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Tips for Dog-Owning Seniors Who Are Ready to Downsize
Are you and your canine companion planning a transition to a smaller, easier-to-maintain home? Sometimes downsizing can be a big relief for seniors who own dogs, but figuring out how to piece everything together can be stressful. Here’s how you and your pooch can find the perfect place and make that lifestyle change comfortably.
Many people think their best lifestyle options are pretty limited as they approach their golden years, but there are more choices for seniors than ever before. For instance, if you’re in a situation where you still enjoy general independence, but could use a hand with a few tasks through the day, assisted living might be an ideal solution. It’s a full, well-rounded lifestyle option for seniors who just need a bit of help.
In an assisted living situation, you still can come and go as you please, participate in planned activities, and enjoy access to amenities like transportation and laundry service. On top of that, staff can help you with activities of daily living, such as eating meals, dressing, grooming, and mobility issues. It’s a safe option for those who need a little extra support to stay on the go.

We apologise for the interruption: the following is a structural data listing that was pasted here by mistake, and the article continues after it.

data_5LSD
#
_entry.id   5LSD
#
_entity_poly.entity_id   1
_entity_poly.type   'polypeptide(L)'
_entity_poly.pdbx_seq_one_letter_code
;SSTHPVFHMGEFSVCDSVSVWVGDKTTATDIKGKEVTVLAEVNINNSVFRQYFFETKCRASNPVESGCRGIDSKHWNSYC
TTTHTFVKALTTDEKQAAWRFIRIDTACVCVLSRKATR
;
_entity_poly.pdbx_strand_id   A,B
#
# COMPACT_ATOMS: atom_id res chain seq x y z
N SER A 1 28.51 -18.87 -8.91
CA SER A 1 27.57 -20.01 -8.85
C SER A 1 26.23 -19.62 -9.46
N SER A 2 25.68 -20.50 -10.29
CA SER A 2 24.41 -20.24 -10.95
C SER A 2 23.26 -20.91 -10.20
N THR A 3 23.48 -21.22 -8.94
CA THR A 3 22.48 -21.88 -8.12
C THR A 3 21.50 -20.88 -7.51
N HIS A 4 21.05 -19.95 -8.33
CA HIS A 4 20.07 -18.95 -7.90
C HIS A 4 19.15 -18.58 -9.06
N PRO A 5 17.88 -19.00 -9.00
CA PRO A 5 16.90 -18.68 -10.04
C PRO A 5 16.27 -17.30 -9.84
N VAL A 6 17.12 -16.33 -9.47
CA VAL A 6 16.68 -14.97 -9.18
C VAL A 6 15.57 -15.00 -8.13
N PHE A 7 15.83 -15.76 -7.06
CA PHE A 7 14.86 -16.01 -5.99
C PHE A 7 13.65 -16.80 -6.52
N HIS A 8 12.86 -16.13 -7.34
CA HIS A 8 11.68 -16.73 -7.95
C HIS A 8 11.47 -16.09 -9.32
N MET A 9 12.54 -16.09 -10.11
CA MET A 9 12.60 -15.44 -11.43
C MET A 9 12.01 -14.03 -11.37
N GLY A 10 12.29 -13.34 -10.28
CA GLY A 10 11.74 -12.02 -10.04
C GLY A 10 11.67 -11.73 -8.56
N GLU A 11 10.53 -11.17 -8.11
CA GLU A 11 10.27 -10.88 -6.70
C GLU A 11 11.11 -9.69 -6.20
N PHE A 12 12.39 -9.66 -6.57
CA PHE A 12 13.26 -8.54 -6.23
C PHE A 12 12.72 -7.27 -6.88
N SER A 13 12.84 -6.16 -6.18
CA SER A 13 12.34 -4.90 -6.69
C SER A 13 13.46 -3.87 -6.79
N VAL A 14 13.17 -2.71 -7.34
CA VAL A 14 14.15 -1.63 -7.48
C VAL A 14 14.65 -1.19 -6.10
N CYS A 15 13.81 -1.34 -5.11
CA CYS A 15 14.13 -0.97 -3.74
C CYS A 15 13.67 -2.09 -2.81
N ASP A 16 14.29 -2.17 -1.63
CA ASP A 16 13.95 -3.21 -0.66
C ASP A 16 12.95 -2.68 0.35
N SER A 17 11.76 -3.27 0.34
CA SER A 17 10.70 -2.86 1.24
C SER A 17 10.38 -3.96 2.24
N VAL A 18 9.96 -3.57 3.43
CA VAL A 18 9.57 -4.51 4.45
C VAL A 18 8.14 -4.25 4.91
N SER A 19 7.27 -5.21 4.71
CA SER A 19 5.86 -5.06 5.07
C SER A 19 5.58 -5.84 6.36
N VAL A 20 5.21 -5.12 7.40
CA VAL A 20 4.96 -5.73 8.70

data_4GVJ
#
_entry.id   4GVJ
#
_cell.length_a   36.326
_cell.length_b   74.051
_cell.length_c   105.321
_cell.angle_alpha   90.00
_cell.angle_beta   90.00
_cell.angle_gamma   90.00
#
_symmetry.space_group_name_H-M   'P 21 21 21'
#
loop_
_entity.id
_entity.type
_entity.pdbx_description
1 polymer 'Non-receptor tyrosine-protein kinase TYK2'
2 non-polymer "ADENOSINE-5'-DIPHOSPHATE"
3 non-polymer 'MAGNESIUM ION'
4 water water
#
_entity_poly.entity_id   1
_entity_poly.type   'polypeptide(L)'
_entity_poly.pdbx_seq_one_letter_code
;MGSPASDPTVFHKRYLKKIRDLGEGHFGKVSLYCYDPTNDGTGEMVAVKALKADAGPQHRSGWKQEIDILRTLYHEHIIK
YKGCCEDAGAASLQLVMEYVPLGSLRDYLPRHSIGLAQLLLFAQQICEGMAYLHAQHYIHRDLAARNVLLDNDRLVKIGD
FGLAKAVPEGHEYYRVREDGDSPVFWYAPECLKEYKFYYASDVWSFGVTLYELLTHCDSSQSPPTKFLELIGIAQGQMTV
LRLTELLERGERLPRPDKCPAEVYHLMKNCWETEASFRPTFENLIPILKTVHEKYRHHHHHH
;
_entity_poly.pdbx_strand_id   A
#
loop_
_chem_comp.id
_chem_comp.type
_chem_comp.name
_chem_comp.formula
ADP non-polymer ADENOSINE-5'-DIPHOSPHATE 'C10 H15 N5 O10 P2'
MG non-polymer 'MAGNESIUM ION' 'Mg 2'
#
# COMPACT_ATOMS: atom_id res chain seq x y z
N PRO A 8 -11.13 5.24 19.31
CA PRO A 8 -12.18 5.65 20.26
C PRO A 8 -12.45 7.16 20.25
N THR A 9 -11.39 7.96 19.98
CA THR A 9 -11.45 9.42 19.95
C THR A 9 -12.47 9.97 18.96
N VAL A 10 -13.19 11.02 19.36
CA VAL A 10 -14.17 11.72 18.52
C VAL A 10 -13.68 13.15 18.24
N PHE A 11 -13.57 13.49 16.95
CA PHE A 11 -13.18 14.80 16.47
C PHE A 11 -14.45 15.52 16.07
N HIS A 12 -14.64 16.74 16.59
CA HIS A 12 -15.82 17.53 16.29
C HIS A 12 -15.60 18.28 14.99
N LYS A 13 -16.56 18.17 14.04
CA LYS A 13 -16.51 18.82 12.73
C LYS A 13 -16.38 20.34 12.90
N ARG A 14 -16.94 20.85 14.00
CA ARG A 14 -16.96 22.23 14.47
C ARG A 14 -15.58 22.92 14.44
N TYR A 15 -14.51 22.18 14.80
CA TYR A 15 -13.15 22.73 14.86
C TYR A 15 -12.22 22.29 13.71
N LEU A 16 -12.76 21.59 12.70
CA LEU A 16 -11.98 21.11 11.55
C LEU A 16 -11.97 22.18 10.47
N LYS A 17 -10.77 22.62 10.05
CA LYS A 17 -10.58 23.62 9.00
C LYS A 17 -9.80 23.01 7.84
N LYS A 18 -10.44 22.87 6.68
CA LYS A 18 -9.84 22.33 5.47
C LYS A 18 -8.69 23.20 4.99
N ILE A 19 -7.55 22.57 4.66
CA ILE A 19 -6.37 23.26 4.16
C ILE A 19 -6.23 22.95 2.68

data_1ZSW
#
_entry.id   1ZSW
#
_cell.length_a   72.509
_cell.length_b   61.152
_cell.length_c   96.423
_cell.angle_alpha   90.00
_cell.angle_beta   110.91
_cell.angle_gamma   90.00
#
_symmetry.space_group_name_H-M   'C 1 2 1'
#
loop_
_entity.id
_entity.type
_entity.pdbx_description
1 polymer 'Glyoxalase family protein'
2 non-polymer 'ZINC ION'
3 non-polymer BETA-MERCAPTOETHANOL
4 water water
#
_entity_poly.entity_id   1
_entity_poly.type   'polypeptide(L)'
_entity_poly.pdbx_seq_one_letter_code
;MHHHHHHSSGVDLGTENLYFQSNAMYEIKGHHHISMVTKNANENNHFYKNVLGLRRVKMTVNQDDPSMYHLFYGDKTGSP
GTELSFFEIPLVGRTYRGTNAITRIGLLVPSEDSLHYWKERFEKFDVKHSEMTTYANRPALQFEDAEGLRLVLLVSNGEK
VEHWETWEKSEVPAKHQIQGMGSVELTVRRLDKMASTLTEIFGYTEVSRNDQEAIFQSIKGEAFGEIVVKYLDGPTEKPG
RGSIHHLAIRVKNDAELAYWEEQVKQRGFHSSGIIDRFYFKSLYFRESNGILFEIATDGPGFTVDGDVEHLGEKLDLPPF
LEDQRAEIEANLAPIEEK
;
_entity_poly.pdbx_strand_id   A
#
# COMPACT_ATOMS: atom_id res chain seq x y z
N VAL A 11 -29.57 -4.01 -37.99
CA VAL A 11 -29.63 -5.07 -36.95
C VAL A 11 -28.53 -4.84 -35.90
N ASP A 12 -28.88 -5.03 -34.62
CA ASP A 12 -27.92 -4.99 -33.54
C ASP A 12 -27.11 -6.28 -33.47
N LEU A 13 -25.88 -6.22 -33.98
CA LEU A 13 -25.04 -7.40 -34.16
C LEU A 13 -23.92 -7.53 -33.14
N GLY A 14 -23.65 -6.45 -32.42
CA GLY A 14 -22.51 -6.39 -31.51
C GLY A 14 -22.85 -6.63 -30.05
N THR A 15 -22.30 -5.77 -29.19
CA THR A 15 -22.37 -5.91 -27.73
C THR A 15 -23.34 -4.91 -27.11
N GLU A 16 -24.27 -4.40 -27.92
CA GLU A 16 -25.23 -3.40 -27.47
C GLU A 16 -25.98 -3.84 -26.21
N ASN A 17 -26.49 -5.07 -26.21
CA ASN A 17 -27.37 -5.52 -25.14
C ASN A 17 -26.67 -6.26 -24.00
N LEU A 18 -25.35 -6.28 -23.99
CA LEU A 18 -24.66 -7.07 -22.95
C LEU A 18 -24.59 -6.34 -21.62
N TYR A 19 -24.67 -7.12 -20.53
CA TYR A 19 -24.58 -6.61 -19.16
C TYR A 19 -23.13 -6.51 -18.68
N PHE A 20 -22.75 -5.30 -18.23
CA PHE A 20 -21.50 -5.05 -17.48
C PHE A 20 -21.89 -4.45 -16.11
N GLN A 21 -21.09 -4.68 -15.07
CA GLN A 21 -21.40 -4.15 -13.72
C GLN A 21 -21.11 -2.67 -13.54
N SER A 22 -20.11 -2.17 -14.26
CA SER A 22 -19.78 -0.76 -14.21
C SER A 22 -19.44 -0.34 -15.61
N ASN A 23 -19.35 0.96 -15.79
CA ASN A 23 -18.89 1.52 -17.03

Safe options for Fido
One concern many seniors have is what will happen to their pets if they move into an assisted living situation. Thankfully, some facilities allow pets. With that in mind, it’s helpful to start researching in advance, so you can find your favorite options in the area to meet your and your pup’s needs. Note that facilities in St. Pete cost an average of $1,500 to $11,430 per month.
If you are unable to find an assisted living situation you like that also accepts pets, planning ahead allows you time to find a good home for your dog. If no friends or family members are interested in taking in your pooch, consider contacting an animal welfare group. Many shelters and rescue groups are no-kill, and will work to find a perfect home for your dog. You can use this search tool to see what is in your area, and vet any groups you’re considering to ensure your dog goes to a safe place.
Smaller home, bigger life
Downsizing to a smaller house is a terrific option for many seniors. It’s often a chance to lighten the workload that goes with home ownership, as well as the financial burden involved with tending a large house. Dave Ramsey points out by freeing yourself from bigger utility bills, tax payments, and so on, a well-planned downsize can be just the ticket to living a fuller life throughout your golden years. If your current home is paid for, you might want to use money from the sale to purchase a new home, pay off other debts, and pad your nest egg for the future - and maybe invest in more toys and treats for Fido!